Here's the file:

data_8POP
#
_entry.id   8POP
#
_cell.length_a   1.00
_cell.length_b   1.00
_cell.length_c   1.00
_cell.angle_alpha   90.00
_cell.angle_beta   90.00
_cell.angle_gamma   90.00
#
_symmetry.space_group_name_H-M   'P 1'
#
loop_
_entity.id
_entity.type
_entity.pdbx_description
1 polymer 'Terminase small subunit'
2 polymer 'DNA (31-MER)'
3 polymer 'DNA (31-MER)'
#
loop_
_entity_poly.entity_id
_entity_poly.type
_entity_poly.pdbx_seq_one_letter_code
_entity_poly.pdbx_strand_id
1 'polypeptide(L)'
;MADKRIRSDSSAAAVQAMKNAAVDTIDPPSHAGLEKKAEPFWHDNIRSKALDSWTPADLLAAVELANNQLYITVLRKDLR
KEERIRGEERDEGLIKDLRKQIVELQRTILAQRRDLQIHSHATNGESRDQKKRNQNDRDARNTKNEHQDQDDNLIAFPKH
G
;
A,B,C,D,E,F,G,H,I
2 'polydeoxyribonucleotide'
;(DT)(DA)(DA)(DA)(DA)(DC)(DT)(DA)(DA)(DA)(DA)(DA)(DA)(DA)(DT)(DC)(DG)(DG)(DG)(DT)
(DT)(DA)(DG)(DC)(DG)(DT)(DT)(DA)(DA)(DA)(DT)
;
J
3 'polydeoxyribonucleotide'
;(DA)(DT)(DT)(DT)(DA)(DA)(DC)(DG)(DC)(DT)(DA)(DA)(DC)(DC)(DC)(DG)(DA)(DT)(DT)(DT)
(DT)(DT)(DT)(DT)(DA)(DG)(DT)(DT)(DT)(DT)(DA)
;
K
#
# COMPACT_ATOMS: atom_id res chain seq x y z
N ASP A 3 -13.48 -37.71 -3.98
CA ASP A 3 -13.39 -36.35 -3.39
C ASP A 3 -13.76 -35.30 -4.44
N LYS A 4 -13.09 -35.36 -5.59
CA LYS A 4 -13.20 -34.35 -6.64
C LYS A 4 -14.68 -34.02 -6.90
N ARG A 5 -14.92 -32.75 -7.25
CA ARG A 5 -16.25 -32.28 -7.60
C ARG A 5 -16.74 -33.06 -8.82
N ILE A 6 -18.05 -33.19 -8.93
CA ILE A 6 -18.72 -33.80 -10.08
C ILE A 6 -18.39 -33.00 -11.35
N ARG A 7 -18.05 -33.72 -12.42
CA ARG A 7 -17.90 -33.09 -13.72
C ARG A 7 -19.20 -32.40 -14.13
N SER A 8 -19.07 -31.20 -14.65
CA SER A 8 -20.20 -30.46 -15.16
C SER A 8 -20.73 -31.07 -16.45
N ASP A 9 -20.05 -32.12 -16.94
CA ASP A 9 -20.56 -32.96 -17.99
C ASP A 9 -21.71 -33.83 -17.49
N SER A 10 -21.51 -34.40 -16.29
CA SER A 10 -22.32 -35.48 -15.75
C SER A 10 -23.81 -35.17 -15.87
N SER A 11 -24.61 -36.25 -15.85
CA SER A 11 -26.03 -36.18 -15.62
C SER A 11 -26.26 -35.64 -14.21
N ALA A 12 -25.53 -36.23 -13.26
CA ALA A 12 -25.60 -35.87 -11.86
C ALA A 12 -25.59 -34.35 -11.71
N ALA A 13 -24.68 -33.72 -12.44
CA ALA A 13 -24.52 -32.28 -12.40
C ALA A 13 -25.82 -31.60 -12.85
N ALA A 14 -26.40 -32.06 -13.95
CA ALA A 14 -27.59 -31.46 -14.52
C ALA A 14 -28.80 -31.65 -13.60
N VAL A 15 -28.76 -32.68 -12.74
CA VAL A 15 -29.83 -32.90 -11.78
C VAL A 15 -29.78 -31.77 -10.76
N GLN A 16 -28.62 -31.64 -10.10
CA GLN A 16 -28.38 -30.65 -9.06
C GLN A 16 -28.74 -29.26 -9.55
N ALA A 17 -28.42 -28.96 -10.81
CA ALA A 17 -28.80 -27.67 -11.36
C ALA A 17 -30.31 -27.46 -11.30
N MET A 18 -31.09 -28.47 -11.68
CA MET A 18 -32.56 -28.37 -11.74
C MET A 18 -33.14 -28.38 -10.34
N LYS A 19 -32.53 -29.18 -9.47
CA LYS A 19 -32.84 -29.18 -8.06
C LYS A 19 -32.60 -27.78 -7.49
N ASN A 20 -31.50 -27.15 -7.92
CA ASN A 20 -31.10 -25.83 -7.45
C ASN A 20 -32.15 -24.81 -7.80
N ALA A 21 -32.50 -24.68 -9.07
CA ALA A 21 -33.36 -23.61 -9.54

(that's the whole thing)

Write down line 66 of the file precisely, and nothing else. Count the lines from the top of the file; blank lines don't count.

N SER A 10 -21.51 -34.40 -16.29